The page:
Lawyer for man accused of killing Adrian Peterson's son seeks boy's medical records


A defense lawyer for the man accused in the beating death of the son of Vikings star Adrian Peterson says prosecutors are being slow to provide relevant medical records, the Sioux Falls (S.D.) Argus Leader reports.

Joseph Patterson, 28, has been charged with second-degree murder, manslaughter, child abuse and aggravated battery of an infant in the death of 2-year-old Tyrese Robert Ruffin. Patterson was living with the boy and his mother last fall, and on Oct. 9, Patterson called 911 to report that the child wasn’t breathing. The toddler died hours later in the hospital. Prosecutors have said the boy had head injuries consistent with abuse.

Patterson has pleaded not guilty, and he is free on a $750,000 bond pending his trial, scheduled for October. His lawyer Tim Rensch has said his client is being blamed for an assault that didn’t happen.

In court Tuesday, Rensch asked a judge to order prosecutors to speed the release of medical information, the Argus Leader reports. Rensch wants his medical experts to review all medical records in the case, but he says prosecutors have been slow to deliver them. A Lincoln County prosecutor responded, saying any lag time was not intentional.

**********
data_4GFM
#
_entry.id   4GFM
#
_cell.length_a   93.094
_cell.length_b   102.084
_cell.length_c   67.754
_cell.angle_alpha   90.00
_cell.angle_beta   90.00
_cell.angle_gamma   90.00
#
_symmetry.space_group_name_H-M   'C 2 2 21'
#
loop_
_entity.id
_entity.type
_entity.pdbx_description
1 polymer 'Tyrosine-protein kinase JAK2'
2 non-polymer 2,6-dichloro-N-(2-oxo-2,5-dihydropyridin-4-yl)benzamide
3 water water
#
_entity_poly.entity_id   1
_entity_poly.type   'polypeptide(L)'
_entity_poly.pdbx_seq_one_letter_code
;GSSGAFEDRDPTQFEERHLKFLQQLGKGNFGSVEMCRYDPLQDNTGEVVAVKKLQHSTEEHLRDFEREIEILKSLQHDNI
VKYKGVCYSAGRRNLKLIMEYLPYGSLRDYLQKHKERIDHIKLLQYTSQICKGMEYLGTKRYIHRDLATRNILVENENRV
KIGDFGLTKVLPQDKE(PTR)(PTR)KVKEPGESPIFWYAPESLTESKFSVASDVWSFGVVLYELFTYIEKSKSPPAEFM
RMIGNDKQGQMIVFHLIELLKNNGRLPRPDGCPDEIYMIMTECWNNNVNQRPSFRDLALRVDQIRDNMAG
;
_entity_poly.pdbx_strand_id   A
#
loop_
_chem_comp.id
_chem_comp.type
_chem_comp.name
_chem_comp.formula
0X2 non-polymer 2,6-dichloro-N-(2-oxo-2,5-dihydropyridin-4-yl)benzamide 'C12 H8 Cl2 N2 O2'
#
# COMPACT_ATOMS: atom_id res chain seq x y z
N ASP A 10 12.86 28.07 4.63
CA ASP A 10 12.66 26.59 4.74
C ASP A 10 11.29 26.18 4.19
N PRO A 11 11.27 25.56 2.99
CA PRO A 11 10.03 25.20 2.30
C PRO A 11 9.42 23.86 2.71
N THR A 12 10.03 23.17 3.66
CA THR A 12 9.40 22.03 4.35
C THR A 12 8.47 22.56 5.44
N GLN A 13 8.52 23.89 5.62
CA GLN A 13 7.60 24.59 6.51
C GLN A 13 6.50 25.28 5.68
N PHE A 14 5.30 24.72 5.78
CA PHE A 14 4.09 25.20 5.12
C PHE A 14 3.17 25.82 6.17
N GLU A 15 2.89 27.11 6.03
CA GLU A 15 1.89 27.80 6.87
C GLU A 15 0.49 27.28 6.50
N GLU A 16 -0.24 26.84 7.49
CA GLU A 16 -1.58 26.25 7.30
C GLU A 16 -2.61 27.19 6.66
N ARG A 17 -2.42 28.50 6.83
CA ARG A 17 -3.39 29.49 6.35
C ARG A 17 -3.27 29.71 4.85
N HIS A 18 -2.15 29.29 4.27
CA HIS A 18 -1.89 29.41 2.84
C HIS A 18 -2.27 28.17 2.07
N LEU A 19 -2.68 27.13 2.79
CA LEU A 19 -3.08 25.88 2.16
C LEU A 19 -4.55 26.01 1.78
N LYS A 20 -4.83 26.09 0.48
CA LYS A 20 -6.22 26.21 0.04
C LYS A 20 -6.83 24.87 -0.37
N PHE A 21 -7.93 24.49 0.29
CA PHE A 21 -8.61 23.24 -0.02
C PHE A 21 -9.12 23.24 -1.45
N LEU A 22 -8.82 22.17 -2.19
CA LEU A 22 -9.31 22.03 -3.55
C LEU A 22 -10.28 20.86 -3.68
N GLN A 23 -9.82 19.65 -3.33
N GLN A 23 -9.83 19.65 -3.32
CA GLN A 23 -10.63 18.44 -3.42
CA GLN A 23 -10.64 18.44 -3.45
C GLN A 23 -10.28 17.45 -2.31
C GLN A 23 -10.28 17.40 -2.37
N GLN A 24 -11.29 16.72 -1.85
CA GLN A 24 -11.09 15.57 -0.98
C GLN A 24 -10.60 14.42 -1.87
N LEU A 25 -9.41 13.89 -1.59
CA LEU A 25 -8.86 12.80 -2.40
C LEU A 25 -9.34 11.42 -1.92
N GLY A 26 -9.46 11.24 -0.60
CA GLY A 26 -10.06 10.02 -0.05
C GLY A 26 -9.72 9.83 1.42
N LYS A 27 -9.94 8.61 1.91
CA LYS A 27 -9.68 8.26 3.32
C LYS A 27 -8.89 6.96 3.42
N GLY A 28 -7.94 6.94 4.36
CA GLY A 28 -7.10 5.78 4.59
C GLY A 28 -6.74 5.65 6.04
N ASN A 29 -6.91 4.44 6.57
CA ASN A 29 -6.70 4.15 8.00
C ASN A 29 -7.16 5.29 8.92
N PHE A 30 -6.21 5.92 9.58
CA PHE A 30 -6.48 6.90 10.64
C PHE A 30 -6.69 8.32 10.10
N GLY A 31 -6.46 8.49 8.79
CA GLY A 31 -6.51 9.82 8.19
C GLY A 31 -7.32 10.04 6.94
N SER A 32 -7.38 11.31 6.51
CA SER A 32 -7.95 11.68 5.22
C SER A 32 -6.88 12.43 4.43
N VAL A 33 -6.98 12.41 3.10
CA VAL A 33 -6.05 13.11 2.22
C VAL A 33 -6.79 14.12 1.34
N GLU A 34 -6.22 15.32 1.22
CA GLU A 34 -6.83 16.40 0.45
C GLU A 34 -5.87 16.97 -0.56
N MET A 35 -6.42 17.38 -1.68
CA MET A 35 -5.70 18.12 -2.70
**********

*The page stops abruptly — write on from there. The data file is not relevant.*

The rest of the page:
Rensch also asked the judge to prod prosecutors to find out what happened to the boy’s liver, which was donated after his death. Rensch wants to know if the organ was actually used, and if it was, he wants to know whether there were any medical complications in the person who received it.

Deputy Attorney General Bob Mayer, who is helping prosecutors, told the judge that such a request ventures into “uncharted territory,” and that such records would be kept by a company that arranges for organ donations.

Judge Stuart Tiede said privacy issues, among others, complicate such a request, but said he would consider it further.

Peterson has said he learned he was the father of the boy just a few months before the toddler's death.

“I just said I was sorry,” Peterson told ESPN, of the moment when he first saw his son in the hospital. “Didn’t quite know at the time what I was sorry for, but I told him that I loved him.”

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